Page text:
Dozens rally against bill that would allow residential development in Kakaako makai

By Ben Gutierrez - bio | email

KAKAAKO (HawaiiNewsNow) - Area residents, surfers, park users and others rallied against a bill in the state legislature that they say will turn parts of Kakaako makai of Ala Moana Boulevard into another Waikiki.

Residential development is currently banned in Kakaako Makai. The "Save Our Kakaako Coalition" waved signs along Ala Moana Boulevard at the Kakaako Gateway Park to protest House Bill 2819, which would allow such development.

"It's going to allow two parcels of land that just got transferred to OHA to allow residential zoning," said Ron Iwami, president of the group Friends of Kewalos. "We feel that sets a bad precedent by allowing more exceptions in the future."

The two parcels include the site of the current Department of Public Safety offices on Ala Moana, just makai of Ward Avenue. The other site as at the corner of Ala Moana and Forrest Avenue, just Ewa of the historic Kakaako Pump Station.

Members of the coalition and their supporters say the bill would open the door to high-rise development on what they say is urban Honolulu's last public oceanfront land.

"They want to pub residences for the rich along the front here, then they going block the road to go to the beaches. And once you get that, that's a no-no," said Kahu Manu Mook, who showed his support by blowing a conch shell at the rally.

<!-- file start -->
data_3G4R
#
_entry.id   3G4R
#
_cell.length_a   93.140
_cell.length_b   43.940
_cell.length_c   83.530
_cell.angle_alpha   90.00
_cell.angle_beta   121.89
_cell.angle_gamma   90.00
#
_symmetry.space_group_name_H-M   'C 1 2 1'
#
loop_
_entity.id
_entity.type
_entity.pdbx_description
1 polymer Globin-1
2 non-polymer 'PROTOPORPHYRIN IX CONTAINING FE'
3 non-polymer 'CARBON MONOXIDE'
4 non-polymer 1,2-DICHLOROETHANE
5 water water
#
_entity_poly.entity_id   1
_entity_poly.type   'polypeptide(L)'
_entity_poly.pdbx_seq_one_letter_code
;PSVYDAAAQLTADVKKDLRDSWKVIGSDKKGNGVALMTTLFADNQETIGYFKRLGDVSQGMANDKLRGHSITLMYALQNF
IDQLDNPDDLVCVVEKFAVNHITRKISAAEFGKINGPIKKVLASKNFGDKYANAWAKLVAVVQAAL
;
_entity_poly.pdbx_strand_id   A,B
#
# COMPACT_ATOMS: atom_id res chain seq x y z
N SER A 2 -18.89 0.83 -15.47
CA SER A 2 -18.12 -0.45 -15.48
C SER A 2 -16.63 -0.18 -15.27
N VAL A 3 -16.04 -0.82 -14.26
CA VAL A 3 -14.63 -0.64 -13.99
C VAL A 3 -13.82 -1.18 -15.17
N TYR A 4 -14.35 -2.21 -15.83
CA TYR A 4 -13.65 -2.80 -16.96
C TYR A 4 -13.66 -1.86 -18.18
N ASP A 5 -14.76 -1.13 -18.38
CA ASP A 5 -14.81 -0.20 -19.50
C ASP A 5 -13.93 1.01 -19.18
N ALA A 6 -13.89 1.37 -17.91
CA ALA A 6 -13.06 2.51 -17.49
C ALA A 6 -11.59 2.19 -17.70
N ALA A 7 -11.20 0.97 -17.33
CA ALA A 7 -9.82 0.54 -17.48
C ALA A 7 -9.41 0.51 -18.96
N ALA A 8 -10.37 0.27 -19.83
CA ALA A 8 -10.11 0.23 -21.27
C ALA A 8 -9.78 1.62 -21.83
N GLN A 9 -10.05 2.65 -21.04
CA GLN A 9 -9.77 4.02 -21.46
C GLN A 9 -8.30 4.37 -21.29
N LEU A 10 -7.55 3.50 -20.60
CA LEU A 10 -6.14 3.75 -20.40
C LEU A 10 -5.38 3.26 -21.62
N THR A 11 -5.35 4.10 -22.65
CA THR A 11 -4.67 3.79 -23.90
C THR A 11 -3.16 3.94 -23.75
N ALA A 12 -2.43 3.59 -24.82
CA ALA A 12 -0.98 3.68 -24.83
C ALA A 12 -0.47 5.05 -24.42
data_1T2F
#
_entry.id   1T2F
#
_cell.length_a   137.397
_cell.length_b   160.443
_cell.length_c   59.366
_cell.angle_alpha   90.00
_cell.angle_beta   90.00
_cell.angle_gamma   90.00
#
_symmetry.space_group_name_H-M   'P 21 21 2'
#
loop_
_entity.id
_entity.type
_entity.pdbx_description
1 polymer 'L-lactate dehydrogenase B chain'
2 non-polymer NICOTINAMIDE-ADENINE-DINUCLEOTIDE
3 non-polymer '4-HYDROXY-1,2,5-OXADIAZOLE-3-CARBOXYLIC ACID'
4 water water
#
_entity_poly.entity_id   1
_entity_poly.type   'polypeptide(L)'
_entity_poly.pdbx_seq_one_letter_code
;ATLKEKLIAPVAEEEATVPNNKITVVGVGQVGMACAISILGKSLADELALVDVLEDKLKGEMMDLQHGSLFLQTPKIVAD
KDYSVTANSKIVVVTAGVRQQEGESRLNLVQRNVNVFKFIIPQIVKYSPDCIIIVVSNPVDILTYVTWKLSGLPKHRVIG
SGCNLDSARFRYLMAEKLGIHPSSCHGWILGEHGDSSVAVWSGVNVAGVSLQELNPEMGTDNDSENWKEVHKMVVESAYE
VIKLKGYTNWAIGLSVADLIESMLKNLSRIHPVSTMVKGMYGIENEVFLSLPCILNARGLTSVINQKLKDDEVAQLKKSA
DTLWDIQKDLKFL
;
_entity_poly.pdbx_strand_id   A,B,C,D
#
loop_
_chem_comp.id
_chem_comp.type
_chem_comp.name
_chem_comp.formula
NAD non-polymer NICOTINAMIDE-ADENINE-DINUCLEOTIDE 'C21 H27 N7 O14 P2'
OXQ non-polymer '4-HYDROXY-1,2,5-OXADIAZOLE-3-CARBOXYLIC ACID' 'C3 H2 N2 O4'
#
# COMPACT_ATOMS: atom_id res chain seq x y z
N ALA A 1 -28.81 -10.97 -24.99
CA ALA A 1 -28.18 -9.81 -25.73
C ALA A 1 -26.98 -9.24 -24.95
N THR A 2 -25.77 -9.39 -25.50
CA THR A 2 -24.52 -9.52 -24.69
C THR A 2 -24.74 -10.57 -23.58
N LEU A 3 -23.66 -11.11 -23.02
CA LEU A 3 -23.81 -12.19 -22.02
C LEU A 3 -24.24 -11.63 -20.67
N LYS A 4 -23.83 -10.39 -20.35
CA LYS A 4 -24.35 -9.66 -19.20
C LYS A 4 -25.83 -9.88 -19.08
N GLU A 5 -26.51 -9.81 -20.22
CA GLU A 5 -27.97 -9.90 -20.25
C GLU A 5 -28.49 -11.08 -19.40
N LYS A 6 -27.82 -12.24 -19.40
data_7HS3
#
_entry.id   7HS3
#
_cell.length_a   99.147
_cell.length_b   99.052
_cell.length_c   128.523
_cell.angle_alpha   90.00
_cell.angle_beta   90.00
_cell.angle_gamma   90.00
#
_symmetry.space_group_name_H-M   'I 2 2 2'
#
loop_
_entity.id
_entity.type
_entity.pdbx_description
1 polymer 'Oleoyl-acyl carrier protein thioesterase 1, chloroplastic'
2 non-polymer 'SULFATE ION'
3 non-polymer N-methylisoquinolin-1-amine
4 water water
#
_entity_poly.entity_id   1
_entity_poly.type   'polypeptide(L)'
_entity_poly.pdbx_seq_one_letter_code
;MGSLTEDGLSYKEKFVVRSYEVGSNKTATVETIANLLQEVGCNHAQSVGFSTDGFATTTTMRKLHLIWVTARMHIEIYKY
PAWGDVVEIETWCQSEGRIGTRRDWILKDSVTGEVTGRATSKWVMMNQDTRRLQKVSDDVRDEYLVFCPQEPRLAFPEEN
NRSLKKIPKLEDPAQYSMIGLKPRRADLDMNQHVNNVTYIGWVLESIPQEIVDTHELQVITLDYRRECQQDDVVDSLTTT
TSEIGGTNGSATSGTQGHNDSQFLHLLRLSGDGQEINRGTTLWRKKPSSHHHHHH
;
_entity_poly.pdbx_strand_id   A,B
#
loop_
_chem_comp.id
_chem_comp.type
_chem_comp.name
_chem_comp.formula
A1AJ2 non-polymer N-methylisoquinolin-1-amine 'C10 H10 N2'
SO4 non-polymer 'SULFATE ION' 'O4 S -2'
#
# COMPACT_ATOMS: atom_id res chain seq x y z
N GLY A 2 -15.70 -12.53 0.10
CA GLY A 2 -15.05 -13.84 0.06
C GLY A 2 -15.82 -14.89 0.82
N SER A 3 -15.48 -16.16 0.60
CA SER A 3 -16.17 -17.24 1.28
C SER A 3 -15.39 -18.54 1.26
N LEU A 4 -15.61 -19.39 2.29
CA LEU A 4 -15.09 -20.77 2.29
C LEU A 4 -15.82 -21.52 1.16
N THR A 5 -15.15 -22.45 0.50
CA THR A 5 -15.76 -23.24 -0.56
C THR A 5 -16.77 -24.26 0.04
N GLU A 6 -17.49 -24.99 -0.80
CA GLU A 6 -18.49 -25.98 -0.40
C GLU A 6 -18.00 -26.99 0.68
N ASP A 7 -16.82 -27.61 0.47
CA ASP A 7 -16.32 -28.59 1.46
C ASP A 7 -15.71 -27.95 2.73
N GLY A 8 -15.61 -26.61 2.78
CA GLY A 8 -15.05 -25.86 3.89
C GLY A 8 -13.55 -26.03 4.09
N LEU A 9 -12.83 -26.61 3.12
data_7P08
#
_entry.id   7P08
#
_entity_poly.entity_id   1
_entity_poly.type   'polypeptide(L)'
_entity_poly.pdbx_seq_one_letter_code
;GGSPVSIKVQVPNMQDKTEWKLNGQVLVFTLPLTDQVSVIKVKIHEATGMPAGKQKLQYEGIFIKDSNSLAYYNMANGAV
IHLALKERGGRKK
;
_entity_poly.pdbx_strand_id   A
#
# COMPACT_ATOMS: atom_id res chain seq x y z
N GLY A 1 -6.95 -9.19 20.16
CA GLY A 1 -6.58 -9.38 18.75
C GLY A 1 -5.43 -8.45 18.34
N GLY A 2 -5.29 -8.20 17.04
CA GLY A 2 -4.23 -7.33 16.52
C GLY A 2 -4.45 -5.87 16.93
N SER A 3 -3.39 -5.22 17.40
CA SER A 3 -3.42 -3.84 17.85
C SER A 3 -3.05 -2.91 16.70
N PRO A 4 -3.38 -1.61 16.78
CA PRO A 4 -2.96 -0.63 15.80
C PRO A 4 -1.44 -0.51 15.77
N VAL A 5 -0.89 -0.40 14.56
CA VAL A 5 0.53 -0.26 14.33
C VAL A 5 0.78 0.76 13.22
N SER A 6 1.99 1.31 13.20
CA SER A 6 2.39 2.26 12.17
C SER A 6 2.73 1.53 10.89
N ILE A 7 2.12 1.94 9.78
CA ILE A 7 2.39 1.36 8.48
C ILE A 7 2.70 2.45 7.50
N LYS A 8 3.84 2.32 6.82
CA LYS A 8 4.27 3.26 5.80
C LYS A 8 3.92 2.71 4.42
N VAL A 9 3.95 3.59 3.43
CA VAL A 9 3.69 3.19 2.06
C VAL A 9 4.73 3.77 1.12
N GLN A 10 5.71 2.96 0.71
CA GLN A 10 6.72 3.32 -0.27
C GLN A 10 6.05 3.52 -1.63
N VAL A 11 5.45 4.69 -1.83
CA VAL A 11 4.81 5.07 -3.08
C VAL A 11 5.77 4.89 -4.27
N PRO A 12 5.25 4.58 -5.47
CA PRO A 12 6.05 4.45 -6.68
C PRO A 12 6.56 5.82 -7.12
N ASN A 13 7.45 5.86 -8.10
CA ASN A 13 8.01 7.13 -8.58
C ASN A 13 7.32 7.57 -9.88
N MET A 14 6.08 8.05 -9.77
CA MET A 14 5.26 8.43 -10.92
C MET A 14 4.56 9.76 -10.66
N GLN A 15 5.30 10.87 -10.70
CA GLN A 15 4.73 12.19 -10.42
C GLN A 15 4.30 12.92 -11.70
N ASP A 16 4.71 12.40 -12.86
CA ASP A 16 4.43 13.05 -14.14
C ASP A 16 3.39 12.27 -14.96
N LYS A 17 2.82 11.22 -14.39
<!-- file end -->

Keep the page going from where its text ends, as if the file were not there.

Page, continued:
"People that come here, I don't care where from, they get into the hotel or the condominium or whatever it is, they want and they need the recreation," said longtime surfer and waterman George Downing. "They need the feel of the grass on their feet."

According to the coalition, the parcels are part of the recent land settlement between the Office of Hawaiian Affairs and the state, which was just signed by Gov. Neil Abercrombie. OHA said it did not solicit this measure. And in testimony before the legislature, the Hawaii Community Development Authority, which oversees Kakaako, said it had no position on the bill.

The coalition last got together in 2006, when they rallied against another residential development plan for the area.

"People want to build high-rises in Kakaako Makai because it's so prime. The land is prime," said Iwami. "But our feeling is -- the coalition's feeling is that we want to keep makai for the people to use."

"I owe it, I owe it, just like every one of us that live here, owe it to Hawaii to protect our parks," said Downing.

The bill is currently headed to a conference committee to hammer out differences between the house and senate versions of the measure.

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